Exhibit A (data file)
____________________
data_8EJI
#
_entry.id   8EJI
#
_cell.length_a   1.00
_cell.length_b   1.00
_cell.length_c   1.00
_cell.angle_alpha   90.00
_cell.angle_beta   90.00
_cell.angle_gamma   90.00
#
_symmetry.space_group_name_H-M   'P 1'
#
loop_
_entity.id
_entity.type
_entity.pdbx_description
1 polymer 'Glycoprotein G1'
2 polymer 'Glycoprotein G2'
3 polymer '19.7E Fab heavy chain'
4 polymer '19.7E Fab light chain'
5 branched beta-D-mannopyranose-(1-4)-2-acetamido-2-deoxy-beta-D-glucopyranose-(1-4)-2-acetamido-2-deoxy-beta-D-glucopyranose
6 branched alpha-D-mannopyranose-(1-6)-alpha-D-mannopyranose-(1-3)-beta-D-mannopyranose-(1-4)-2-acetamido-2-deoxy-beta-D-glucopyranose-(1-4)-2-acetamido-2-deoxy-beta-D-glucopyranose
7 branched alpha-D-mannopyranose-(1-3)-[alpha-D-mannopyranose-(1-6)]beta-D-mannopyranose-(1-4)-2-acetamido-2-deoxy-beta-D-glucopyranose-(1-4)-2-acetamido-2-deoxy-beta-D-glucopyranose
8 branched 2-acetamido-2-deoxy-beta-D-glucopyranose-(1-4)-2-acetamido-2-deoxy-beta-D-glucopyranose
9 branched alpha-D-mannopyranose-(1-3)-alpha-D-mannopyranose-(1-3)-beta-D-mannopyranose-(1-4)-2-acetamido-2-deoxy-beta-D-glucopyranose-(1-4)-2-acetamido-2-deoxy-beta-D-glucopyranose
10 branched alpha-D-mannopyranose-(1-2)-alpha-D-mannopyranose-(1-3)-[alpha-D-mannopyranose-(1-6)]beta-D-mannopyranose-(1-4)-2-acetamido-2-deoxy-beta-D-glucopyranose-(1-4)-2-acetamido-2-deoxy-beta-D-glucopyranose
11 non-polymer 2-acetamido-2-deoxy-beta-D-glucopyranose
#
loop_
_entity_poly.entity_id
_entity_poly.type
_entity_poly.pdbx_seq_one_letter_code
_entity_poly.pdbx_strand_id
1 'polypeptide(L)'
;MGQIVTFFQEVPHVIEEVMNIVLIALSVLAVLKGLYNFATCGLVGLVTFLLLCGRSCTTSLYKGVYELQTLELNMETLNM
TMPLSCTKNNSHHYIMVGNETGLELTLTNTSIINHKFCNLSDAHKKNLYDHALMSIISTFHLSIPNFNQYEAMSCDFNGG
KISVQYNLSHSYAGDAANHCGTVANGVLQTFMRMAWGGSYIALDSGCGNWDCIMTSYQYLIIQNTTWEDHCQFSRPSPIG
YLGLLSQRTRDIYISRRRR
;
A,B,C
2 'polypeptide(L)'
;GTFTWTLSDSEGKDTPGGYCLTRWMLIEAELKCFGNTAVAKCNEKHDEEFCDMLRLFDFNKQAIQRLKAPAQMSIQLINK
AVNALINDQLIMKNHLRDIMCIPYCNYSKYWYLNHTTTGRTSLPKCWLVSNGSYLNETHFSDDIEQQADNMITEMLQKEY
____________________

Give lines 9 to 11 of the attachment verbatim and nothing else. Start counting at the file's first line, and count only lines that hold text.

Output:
_cell.angle_beta   90.00
_cell.angle_gamma   90.00
#